During the first press day at CES 2019, we caught Byton’s conference, the company who is steering away from conventional car making and chooses to be more of a digital company whose focus is not on speed or horsepower, but on time.
If you raised an eyebrow at that, let me tell you something: you’re not the only one. Yesterday’s announcement was not a new car, but an upgraded user experience that you can have in the M-Byte already shown or the K-Byte, their second model.
“It’s about time technology become more human” , said Abe Chen, Byton’s VP of Digital Technology. As contradictory as that sentence seemed to me, it also summarized perfectly what tech companies are trying to do nowadays: make AI’s think and act like a person and robots look like one. Meanwhile, humans can meet technology halfway and employ devices that augment their natural form.
Another surprising statement that made me sit straighter in my seat was made by Henrik Wenders, VP of Marketing at Byton. He said that “we are not making changes for the sake of change. Our focus is on users, on you”.
Now, how refreshing is to hear that? In a time where notches are thrown out the window for tear-drop ones and foldable phones are on everyone’s mind but, maybe, the consumers’, it seems that a lot of companies are listening less to the needs of the consumers and more to their own yearly objectives.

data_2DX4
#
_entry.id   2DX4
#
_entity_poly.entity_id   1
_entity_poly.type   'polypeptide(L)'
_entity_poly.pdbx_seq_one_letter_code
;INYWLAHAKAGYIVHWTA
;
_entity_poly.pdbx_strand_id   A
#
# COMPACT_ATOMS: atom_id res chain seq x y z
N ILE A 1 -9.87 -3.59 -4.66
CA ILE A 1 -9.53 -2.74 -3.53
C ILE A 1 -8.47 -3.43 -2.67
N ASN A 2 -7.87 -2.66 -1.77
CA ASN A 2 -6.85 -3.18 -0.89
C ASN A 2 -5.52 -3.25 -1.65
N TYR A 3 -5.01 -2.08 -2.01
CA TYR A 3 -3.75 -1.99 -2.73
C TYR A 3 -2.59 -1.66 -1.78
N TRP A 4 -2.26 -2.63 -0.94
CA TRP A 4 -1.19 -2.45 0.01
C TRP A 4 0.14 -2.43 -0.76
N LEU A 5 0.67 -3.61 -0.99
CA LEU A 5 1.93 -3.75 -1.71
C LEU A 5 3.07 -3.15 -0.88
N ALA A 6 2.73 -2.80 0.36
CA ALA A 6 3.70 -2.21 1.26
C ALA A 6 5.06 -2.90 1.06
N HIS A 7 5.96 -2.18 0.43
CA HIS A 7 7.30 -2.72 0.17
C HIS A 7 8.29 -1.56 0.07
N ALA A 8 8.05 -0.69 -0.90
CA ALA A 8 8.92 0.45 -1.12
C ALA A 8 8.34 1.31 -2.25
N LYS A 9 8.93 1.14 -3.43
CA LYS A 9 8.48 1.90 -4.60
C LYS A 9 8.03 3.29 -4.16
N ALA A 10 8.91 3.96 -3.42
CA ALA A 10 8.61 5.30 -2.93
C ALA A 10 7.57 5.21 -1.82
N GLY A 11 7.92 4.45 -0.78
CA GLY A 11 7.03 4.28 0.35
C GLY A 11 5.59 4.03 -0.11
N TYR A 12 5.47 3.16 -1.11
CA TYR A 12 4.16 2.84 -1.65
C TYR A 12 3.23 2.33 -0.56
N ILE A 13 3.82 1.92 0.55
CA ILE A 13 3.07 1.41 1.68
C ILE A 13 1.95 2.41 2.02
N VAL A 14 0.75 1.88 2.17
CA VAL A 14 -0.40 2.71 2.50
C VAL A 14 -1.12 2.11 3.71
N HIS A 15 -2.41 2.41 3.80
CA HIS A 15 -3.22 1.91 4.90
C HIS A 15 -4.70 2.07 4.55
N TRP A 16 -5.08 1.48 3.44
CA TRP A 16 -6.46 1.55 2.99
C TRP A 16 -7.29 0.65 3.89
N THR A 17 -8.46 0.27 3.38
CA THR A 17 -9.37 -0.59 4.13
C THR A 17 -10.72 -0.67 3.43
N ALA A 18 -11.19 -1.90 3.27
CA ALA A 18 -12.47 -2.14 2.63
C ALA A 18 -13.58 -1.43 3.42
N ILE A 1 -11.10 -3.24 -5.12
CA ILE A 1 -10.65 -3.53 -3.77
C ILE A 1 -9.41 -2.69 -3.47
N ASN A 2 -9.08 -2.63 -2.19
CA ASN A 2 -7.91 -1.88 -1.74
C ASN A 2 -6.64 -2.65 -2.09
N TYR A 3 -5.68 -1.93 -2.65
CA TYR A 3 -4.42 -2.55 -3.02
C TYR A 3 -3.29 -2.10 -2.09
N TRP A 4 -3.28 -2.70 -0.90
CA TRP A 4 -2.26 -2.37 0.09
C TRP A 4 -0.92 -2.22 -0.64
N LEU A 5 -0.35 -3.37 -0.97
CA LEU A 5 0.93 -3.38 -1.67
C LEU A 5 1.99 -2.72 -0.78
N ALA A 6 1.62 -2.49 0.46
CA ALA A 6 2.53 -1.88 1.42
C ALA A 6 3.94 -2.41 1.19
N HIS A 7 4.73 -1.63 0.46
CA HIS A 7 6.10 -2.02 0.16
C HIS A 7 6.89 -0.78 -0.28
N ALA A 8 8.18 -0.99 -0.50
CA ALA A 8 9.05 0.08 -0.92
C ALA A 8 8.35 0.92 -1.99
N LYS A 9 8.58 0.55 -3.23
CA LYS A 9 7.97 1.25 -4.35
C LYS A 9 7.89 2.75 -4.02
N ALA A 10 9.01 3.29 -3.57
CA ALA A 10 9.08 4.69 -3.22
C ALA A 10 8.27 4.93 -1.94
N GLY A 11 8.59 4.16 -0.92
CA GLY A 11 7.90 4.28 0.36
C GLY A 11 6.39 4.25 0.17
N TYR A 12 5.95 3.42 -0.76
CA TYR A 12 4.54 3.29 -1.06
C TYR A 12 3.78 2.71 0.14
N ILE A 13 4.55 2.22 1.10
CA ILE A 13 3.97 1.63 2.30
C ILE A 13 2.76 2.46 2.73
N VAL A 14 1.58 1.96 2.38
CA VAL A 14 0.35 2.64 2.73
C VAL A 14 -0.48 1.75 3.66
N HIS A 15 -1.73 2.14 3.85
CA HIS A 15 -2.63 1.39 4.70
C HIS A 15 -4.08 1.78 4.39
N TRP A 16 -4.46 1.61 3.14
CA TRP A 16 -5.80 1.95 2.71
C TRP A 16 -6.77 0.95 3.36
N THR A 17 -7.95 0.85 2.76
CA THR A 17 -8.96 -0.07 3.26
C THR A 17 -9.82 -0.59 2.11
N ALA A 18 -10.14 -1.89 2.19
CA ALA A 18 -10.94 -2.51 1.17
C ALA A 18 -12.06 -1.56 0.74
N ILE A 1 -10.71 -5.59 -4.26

Byton’s motto though, “It’s about time”, refers to the time drivers (consumers) waste in traffic, time they never get back. It hints at the time spent at the red light, scrolling to book a reservation for dinner, call or send a text. Their solution – three displays arranged on the steering wheel, between the first two seats and on the dashboard – is meant to make pulling out your phone in the car unnecessary.
They actually believe M-Byte can “become the most important device in your life.” During the conference, Byton wanted us to open our eyes to a new way to see digital life.
They even developed their own operating system, Byte OS, and a Security Lab that protects the data shared through their cloud. Voice control, gesture control, Alexa integration along with in-car functions like gaming, playing music, navigation, recommendations were just some of the key words Byton used to describe this unique user experience.
The most surprising thing was they turned the conversation from car performance, car design and all the traditional car features drivers look out for, to touchscreen displays, digital assistants, entertainment while driving. At the end of the conference, I was not disappointed I didn’t see a new car model but instead, I was intrigued by their proposition to blur the line between a car and a smartphone and immerse the user completely in the digital world, while keeping both feet on the pedals, in the real world.